Ah, the sea breeze in the palms, layered over sounds of surging surf. . . The dream of that vacation seemed so real, so real. . .TOO real. Gar managed to crack his eyelids and peered at the fulgent moon that weighted the sea’s horizon and flickered through the palms. He opened his eyes wide and tried to lift his head and it hurt. No. He was, indeed, awake. Only when you’re dreaming can you be not sure if you’re awake or not -- the pain of truth always verifies the true waking state. And it was so hard to move his arm. Why did he feel so completely weak?
How came he here? He tried to sit upright, and failed. He struggled to do so again, and it was oddly painful. He was groggy and exhausted beyond belief. In the moon’s glow, he could see that his bed was on a platform under a canopy. He looked to the side and saw an attractive woman, a hundred meters away, waving at him. He noticed that he was naked. He rolled out of bed and tried to take off running down the beach but fell instead. His head hit something, hard.
He awoke again. His head ached and the light was blinding. He was staring at bare rock. Pale sandstone. He groggily got to his knees, still naked, and slowly turned to gaze out over the desert. The desert was several hundred meters below. He was perched on a platform in a small cleft cut high in a rock spire with no visible evidence of life before him. Could there be no way down? Still on hands and knees, he carefully crawled to the edge and thrust his head forward to look down over the edge. His head hit something, hard, again.
He awoke again, his throbbing head blurring his vision as he slowly understood that he was the central exhibit in a large gallery room, still naked, surrealistic paintings lining the walls. “Gah, nooooo,” he moaned, “Jeez, oh, vug!” The few visitors in the gallery stared at him as an abstract voice, the flavor of orange putty, asked, “¿Que?”
“Huh?” he asked.
“¿Que es eso, ‘Gah, nooooo--”
“No hablo,” he moaned. “No hablo Espanol.”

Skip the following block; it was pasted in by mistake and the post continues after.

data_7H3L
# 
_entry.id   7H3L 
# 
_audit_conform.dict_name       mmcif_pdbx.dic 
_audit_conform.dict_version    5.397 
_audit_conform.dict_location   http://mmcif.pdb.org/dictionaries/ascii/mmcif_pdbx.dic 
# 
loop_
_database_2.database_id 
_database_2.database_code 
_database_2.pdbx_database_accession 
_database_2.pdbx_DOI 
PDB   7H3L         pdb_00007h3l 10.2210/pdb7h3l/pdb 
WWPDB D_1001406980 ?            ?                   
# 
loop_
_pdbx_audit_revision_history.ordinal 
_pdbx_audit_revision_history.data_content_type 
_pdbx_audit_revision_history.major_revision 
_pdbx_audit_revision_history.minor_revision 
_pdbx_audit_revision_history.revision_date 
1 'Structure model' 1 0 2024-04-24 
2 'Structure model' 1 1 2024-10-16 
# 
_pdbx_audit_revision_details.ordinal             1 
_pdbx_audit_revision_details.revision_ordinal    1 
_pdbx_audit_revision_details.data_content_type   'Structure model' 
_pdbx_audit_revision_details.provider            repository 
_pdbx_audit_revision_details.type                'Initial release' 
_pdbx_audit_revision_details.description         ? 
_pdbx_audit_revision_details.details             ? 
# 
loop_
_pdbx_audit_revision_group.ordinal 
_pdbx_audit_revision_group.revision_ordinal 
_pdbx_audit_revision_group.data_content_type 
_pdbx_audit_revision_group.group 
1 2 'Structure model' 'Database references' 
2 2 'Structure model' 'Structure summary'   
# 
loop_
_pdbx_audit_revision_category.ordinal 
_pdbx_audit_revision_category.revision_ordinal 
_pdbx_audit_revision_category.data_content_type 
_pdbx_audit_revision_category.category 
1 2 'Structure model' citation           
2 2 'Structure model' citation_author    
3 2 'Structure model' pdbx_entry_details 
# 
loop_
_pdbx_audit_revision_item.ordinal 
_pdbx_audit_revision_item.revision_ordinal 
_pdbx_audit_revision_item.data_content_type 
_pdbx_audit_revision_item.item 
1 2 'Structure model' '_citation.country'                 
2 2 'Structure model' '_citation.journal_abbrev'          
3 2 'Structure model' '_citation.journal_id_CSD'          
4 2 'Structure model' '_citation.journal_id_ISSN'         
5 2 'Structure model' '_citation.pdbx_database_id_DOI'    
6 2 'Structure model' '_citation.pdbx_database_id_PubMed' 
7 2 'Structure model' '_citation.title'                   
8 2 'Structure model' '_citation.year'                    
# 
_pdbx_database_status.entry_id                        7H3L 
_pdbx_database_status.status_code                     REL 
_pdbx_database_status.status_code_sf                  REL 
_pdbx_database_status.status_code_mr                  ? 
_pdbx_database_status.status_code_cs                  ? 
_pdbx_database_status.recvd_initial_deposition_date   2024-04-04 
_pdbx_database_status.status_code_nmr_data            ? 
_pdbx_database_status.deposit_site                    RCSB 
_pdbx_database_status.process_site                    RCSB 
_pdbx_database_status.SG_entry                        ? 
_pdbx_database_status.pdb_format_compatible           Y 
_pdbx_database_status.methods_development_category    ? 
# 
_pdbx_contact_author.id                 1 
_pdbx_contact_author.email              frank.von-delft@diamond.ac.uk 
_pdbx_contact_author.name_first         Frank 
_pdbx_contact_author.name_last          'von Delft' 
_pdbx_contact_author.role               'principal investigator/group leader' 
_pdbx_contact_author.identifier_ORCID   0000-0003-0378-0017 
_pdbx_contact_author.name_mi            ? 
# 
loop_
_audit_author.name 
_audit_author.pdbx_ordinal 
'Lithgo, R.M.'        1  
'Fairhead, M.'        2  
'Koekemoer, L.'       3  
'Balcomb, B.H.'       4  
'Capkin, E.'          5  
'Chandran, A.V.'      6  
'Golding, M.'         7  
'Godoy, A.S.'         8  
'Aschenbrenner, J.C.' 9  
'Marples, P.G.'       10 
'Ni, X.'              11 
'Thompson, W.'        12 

“Alors, qu’est-ce que c’est?”
“Zat French? Don’t speak French either.”
“Oh, you are an English speaker?” The visitors were staring at him in consternation, apparently not hearing the disembodied voice.
“Yes, dammit, what the hell’s going on? Make it stop!” He rolled off his cot, hitting his head on the floor.
He awoke again, his head hurting far too much to even open his eyes. “What the hell now?”
“You are awake now? I assume you feel refreshed?”
“This is not very practical for a joke,” he groaned, forcing open an eyelid with a stiff and grubby digit. He saw gray. Naught but gray. “And I practically can’t see.”
“I feel sorry for your problems. Would you like a meal?”
He pried open the other eyelid and managed to approximate binocular vision. He did see gray. Four gray walls, a gray ceiling and a gray floor, forming a cube some two and a half meters on a side. Nothing else visible from the floor on which he lay.
“If I say no, will it be a long time to feeding time again?”
“You may eat whenever you wish.”
“I’m in prison this time?” he asked.
“No, you are here. Where you have been for some time.”
“Here? Where is here?”
“Spiral sector 3.94, coordinates AJC plus 8A9 and X993 plus 14, base plane reference, minus 6DA82, vectoral status plus 4a, 39, KL. As best it can be translated into English.”
“Funny. Very funny. Go to hell.”
There was no answer. He lay back and softly groaned. He noticed that he was still nude. His skin was flaky and scummy and red and wrinkled, as if he had been soaking in a filthy bathtub and had dried out without toweling. And he smelled. Even to himself. Like a moldy book left in the basement combined with rotting meat.
After a few minutes, he struggled to his feet on legs like noodles and staggeringly toured the room or cell or chamber, whatever, he would settle on some term. The walls were made of gray. Just smooth matte gray. No cracks, bulges, features, whatever. Just gray.
“Can’t I even have something to sit on?” he barked. Growlingly, he turned to pace and all but fell over the chair extruded from the wall. “God DAMN it!” he yelled.
“I’m sorry?” said the voice. “Is something wrong?”
“Can’t you warn me?” he said. “Tell me before you do something!”
“But you asked for a chair. You were given a chair. You have only to ask.”
Gar groaned. He sat down heavily in the chair, held his head in his hands, and groaned more. And more loudly.
“Why am I here?” he cried. “Wasn’t I just minding my own business, going about my own business, taking care of business?”
“Do you want that question answered?” the voice asked.
“Well, Hell, yes!” he snapped.
“You’re on a long voyage,” the voice said.
“Right,” Gar said. “I’m on a long voyage in a small cubicle. We about to go over the waterfall?”
“No waterfalls in space,” the voice said.
“I’m in space?”
“Oh, yes, far from Earth.”
“HOW far from Earth?”
“Approximately 230.3166792 light years.”
“WHY am I so far from Earth?”
“You’re on a long voyage.”
“WHY am I on a long voyage?”
“Because you’re an explorer.”
“Why don’t I remember any of this?”
“I don’t know. You were asleep, and now you’re awake.”
“How long was I asleep?”
“By what time measure?”
“By normal human time measure.”
“Years? What do you mean, years?”
“7.31132 centuries. Do you want a more precise figure?”